The Advent Of Schoolrooms And Electronic Screens

The Advent Of Schoolrooms And Electronic Screens

Since the advent of schoolrooms and electronic screens, many of us never grow up. Too much of our precious trial and error period is wasted sitting in the dark. Being a mature being means living with a purpose, your own purpose: it’s about welcoming responsibility as the nourishment a big life needs; it’s about behaving as a good citizen – finding ways to add value to the community in which you live; it’s about wrestling with your weaknesses and developing heart, mind, and spirit – none of them properties of the spectator crowd.

Hitching the body and mind to screens reduces the attention span to quick takes arranged by strangers; it creates a craving for constant stimulation which reality can’t satisfy. Violence of one sort or another is the easiest way to still the gnawing hunger for stimulation that the undead feel. And that violence includes the violence of bizarre sex – the most important psychological product vended on the Internet. Russian √©migr√© Pitirim Sorokin, founder of Harvard’s sociology department, identified cultures of violence, such as our own, with its insatiable craving for war, as late stages of civilizations in terminal decline.

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In all failing societies, respect for obligation and family declines along with compassion for one’s fellows – to be replaced by a preoccupation with amusement, diversion, and predation. Despite a carefully calculated propaganda barrage about steadily declining crime rates in recent years, we have four times the rate of violent crime in 1999 than we did in 1959. Four times the number of citizens in jail. These remarkable increases in crime immediately followed the penetration of television into our culture.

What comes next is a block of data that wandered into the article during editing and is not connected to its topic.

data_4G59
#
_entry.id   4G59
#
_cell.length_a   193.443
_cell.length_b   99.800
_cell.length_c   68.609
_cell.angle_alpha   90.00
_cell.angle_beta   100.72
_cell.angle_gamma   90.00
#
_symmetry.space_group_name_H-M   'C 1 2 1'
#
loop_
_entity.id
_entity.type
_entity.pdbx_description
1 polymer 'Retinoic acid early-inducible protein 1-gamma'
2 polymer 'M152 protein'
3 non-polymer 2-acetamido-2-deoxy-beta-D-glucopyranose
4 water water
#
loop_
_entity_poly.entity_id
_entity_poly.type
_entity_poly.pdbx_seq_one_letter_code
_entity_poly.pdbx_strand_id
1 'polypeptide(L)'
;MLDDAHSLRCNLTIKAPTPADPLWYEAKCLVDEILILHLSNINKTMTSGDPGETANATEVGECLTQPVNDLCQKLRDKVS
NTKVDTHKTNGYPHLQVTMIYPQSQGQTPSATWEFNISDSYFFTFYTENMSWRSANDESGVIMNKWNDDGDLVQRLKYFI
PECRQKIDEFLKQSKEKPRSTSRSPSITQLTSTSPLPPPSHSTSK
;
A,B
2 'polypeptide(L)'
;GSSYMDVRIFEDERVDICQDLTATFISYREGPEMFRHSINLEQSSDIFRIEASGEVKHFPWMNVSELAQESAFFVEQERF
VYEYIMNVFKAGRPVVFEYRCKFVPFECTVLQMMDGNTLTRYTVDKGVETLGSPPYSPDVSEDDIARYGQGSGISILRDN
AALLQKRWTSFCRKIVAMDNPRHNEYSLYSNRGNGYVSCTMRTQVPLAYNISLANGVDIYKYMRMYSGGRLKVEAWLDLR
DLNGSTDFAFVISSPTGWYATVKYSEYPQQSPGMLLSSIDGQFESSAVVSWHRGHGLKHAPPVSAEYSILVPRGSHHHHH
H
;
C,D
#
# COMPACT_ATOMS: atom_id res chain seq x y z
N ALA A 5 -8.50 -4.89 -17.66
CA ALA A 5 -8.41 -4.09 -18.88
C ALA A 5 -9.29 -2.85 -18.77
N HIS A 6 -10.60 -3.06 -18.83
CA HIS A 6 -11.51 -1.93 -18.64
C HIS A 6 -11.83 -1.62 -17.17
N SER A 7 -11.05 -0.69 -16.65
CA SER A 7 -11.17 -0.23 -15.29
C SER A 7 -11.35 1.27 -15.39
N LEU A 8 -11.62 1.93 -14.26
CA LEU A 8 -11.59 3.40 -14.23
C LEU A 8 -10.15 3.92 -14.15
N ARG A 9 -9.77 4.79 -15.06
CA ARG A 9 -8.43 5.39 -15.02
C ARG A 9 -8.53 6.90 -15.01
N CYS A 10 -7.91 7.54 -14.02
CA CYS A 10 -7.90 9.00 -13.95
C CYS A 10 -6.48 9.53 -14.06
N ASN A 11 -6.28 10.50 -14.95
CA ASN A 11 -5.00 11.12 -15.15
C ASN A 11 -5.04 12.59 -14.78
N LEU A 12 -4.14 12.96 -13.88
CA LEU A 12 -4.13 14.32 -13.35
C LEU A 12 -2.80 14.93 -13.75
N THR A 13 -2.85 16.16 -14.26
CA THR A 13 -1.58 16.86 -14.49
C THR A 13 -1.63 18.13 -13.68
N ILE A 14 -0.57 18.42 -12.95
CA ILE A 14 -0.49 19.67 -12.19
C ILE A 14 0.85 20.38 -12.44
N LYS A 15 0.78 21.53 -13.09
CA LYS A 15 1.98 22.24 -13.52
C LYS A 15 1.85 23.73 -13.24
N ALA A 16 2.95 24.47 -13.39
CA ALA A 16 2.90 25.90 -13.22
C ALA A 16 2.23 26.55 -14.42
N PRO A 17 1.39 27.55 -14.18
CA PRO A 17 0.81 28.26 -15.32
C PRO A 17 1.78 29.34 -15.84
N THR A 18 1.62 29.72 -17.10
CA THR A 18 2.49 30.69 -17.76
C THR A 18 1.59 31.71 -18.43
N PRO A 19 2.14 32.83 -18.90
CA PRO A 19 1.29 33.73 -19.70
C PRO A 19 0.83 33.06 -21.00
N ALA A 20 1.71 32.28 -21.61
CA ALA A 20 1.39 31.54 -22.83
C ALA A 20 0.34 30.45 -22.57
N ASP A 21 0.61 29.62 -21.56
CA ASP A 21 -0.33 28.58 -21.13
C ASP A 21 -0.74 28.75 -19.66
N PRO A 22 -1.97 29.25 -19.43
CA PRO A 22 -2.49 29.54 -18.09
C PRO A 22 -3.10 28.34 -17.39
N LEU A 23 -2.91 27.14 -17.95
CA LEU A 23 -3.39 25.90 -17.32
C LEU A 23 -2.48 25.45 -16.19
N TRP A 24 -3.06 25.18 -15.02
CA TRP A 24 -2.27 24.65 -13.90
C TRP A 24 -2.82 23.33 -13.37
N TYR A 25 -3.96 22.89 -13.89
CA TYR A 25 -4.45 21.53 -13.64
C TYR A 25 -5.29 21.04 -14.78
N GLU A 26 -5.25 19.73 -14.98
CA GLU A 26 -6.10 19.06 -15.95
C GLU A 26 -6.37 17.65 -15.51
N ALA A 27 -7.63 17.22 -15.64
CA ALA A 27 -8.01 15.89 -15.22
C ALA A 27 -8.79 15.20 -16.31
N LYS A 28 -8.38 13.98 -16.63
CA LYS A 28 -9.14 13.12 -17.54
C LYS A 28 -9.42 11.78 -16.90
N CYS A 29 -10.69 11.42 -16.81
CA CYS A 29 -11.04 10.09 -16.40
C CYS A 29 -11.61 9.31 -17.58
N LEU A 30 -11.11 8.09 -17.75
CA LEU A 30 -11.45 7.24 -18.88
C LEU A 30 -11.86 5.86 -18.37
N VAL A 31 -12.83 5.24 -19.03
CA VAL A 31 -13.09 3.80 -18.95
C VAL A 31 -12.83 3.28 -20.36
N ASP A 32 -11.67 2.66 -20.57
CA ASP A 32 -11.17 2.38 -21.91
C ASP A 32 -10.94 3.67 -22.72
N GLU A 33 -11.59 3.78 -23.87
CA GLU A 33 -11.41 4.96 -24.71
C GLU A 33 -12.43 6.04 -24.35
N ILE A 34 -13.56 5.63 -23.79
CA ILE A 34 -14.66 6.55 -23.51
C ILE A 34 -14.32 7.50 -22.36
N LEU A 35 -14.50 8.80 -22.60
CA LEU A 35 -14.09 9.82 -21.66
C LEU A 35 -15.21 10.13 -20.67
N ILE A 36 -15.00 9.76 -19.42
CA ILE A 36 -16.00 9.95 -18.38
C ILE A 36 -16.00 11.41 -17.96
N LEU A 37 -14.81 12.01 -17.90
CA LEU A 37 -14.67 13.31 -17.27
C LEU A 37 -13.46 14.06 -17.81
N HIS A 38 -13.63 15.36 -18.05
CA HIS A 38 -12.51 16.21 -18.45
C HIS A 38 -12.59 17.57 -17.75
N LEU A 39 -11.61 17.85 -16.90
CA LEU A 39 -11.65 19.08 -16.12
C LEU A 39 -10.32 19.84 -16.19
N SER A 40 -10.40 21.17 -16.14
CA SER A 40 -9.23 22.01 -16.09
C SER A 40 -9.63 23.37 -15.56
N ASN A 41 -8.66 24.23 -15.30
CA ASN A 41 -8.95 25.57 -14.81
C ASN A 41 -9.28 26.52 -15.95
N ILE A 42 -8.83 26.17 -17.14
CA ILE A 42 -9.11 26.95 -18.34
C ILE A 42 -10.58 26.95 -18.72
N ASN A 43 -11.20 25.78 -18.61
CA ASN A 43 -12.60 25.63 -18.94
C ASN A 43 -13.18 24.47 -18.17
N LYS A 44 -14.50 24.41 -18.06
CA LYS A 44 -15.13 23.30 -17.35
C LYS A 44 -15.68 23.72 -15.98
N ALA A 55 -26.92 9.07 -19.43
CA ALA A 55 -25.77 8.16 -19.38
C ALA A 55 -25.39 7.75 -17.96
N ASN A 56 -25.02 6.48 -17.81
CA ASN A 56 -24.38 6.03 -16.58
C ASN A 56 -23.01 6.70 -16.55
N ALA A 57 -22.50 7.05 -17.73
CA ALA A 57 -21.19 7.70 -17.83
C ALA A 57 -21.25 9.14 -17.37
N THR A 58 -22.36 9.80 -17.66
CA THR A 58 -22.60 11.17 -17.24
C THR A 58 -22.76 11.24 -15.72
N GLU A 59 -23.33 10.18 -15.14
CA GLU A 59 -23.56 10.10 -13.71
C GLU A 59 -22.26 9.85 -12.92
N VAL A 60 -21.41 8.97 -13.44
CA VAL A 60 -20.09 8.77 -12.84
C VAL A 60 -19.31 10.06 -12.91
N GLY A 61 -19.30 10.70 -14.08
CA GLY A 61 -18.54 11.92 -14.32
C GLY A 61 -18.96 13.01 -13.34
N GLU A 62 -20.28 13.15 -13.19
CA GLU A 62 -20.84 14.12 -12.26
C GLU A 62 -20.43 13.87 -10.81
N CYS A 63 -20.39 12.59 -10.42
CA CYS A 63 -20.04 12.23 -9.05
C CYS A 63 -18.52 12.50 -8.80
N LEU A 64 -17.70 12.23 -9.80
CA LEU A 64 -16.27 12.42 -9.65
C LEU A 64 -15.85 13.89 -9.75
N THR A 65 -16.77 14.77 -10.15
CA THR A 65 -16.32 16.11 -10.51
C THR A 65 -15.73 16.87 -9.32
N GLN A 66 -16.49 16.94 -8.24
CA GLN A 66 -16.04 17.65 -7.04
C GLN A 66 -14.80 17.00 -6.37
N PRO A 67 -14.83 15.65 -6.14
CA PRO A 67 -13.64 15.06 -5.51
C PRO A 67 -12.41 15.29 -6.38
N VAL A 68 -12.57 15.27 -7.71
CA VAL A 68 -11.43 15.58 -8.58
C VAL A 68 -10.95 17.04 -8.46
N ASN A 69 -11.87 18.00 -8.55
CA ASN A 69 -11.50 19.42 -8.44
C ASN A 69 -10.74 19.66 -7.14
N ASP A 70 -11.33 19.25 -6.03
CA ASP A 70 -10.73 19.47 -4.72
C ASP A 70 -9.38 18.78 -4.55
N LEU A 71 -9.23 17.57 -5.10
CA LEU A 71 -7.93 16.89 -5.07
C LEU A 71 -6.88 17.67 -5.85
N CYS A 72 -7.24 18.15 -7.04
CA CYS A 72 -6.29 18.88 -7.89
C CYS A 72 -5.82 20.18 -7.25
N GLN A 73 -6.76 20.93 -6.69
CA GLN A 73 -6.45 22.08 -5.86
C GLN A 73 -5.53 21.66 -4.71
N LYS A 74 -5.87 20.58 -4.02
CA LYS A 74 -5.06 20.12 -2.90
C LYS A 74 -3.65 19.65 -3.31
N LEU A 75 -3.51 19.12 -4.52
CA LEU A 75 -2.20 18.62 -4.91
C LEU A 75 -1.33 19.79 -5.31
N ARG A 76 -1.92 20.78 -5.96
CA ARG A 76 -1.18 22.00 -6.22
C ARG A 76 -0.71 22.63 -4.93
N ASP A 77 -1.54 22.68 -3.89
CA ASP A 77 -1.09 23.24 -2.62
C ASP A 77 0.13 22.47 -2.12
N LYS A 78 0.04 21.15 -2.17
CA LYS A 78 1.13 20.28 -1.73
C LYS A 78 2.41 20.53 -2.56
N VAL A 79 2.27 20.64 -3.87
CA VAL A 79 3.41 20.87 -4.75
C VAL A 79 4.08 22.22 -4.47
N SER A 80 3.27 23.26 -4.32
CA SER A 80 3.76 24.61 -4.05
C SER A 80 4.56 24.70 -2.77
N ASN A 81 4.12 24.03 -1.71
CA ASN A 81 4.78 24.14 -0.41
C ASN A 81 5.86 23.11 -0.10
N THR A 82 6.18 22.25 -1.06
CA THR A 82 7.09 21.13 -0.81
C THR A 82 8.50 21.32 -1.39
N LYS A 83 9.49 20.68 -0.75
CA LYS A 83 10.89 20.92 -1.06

As deeply as we seemed mired in these anti-life addictions – being wedded to machinery – ending them is, physically at least, as simple as pulling the plug. Show a TV-addicted young person that life is more interesting than its television substitute and nature will do the rest in time – but the operant term is to “show”, not to “tell”. Many of my reservations about television apply to computer screens as well. How to avoid becoming an incompletely human extension of this technology while still enjoying its transcendental power to connect us in many new ways, independent of institutional intervention, is the greatest challenge of the 21st century.

[Weapons of Mass Instruction by John Taylor Gatto, p.97-98]

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